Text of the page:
Although the idea of another anti-Vietnam-laced movie shouldn’t necessarily make one’s head spin, the fact is that the Beatles and the war did intertwine somewhat, and plus, a 60’s movie can’t be filled up with over-the-top psychedelic scenes alone. The film overcomes overall inexperienced acting with truly interesting plotlines that move along very well. But the real fun of the flick is the seeing how the Beatles’ songs fit into the story (or is it the other way around?), singing along and then guessing which one will come next. Highlights include “With a Little Help From My Friends” and its rowdy male-bonding, the sadness of death enunciated with “Let it Be” and “While My Guitar Gently Weeps,” the sensuality found through a tender rendition of “If I Fell” and the communal unity with the harmony in the haunting “Because.” Also, this writer must admit that Salma Hayek as a war nurse combined with “Happiness is a Warm Gun” was proverbial icing on the cake.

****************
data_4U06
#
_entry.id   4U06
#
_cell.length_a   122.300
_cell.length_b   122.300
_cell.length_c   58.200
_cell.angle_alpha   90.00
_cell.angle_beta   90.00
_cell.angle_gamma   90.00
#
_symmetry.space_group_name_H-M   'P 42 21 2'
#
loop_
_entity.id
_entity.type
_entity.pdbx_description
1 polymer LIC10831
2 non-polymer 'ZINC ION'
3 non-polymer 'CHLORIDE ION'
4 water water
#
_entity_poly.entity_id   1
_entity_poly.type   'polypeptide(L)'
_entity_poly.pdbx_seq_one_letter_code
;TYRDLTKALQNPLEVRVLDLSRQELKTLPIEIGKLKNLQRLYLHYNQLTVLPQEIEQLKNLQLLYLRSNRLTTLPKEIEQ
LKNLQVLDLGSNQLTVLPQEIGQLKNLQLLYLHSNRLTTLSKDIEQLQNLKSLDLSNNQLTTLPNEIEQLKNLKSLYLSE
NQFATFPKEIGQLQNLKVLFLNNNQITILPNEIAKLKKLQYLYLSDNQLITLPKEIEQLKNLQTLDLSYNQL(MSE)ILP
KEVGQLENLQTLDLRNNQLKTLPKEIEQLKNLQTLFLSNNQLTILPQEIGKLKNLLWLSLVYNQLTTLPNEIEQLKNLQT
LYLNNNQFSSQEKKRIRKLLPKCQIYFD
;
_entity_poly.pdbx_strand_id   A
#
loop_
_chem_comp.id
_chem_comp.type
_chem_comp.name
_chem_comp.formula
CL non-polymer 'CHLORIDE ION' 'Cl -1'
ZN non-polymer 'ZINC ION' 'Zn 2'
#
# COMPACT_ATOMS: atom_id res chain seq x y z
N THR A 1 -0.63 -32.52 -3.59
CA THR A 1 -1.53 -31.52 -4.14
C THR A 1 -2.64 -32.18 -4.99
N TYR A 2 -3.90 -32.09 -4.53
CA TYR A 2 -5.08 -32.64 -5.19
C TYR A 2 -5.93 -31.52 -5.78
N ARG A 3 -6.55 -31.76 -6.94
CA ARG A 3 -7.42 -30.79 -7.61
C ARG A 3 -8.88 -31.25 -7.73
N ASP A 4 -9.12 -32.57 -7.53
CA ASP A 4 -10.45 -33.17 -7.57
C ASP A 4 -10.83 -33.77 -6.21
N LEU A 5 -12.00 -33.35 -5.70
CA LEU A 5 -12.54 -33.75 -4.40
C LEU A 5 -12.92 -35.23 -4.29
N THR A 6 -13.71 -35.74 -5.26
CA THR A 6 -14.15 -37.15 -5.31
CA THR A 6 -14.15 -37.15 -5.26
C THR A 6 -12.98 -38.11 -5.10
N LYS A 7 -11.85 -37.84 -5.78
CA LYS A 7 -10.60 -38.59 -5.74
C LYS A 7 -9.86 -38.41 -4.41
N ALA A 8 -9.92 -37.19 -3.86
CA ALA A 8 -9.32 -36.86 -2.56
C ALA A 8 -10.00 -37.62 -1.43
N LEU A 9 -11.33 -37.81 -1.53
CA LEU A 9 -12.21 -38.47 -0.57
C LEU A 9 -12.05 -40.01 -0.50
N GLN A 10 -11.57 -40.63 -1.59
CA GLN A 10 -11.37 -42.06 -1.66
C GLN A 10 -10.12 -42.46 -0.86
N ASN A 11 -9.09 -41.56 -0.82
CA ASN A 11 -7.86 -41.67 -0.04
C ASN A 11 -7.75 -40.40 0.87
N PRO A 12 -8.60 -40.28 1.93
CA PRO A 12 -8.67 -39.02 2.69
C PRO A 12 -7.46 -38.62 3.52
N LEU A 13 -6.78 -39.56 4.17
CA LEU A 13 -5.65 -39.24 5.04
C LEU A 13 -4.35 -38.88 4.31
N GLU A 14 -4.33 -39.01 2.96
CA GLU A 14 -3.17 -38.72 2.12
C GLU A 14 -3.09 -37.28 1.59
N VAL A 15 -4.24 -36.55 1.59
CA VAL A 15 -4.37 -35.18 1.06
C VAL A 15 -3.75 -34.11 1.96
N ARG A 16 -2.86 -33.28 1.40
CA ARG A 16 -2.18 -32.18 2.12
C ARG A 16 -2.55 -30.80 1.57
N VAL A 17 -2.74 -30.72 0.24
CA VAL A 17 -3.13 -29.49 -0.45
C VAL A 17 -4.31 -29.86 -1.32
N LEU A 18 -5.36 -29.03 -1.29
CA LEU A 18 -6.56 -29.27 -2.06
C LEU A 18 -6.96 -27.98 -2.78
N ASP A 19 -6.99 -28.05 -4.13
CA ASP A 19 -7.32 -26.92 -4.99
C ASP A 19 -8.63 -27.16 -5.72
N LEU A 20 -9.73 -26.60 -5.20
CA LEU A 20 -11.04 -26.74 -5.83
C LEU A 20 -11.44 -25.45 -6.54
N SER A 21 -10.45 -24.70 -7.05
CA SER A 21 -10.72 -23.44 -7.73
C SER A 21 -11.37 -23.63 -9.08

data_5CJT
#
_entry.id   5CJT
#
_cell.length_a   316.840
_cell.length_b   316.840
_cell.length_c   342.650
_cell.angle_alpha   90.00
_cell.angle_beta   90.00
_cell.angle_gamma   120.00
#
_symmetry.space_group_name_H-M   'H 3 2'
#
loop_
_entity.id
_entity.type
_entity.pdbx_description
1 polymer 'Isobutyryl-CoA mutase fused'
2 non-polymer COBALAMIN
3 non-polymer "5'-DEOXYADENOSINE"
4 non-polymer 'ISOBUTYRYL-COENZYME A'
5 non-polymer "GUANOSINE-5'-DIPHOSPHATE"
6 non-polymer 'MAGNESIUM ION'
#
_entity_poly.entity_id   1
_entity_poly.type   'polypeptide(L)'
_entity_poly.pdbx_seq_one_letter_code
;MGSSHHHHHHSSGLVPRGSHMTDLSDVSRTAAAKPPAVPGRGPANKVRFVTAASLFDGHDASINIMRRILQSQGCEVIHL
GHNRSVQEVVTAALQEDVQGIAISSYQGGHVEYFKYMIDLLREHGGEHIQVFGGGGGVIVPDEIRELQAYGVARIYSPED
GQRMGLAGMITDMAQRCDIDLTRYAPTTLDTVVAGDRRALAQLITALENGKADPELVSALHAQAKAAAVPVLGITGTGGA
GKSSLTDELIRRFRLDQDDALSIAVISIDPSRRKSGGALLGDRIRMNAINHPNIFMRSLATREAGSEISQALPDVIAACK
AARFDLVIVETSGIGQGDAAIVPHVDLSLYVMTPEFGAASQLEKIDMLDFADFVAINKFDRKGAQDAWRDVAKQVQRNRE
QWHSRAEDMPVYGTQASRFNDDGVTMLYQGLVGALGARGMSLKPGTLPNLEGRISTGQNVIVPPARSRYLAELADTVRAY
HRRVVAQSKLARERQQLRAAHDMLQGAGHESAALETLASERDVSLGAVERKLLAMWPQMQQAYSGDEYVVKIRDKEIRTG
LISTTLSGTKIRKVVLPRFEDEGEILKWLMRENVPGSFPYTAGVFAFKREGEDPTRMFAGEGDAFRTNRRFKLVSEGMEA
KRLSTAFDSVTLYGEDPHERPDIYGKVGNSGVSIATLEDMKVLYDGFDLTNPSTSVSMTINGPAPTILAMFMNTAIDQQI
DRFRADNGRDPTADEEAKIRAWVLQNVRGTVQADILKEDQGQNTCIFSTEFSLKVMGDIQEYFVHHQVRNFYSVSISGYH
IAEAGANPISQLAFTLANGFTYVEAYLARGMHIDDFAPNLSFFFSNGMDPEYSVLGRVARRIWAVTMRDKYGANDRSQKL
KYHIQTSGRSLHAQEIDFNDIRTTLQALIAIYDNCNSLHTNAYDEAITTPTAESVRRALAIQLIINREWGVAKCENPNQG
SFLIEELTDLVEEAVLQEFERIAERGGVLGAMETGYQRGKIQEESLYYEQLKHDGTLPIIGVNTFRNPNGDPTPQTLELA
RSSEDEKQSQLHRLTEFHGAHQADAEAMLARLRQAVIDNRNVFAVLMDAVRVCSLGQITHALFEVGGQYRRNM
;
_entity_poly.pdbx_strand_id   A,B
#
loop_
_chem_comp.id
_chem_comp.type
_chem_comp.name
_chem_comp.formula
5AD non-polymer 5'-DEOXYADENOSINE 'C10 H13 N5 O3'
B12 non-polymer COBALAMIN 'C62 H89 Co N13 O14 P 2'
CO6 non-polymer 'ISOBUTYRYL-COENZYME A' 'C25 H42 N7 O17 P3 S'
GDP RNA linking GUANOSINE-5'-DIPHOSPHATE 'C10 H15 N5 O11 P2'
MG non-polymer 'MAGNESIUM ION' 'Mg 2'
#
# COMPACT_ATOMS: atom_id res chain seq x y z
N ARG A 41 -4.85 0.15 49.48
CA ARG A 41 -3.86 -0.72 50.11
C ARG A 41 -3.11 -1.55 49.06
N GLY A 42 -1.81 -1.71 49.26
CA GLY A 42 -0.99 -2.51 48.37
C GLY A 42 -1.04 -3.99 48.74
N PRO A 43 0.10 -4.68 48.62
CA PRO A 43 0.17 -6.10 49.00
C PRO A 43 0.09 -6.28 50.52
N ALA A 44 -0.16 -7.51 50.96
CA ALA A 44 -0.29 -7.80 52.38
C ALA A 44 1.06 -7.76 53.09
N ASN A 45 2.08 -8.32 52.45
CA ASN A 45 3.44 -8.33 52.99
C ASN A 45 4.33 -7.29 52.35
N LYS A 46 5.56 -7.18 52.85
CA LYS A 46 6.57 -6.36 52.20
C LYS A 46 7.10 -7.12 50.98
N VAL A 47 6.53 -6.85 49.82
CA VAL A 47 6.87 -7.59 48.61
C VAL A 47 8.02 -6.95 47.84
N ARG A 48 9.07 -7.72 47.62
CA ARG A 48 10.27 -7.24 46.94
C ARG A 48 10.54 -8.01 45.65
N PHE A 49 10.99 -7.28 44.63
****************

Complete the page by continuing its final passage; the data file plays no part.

But what is Across the Universe really trying to say? Nothing much more than the Beatles ever did, that all you need is love, really. Yesterday, Jude might have been a nowhere man, but now this boy is practically Mother Nature’s son after finding the inner light and giving all his loving to Lucy. Let’s just hope that they didn’t turn out to be day trippers like the rest of the hippies.

– Jake Kauffman


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Peter Bjorn and John – Writer’s Block (2007)

November 14, 2007

After being captured by the deceivingly somber “Amsterdam” by Peter, Bjorn and John this past summer, I was thrilled to be able to listen to the Swedish pop band’s Writer’s Block, their third full-length release.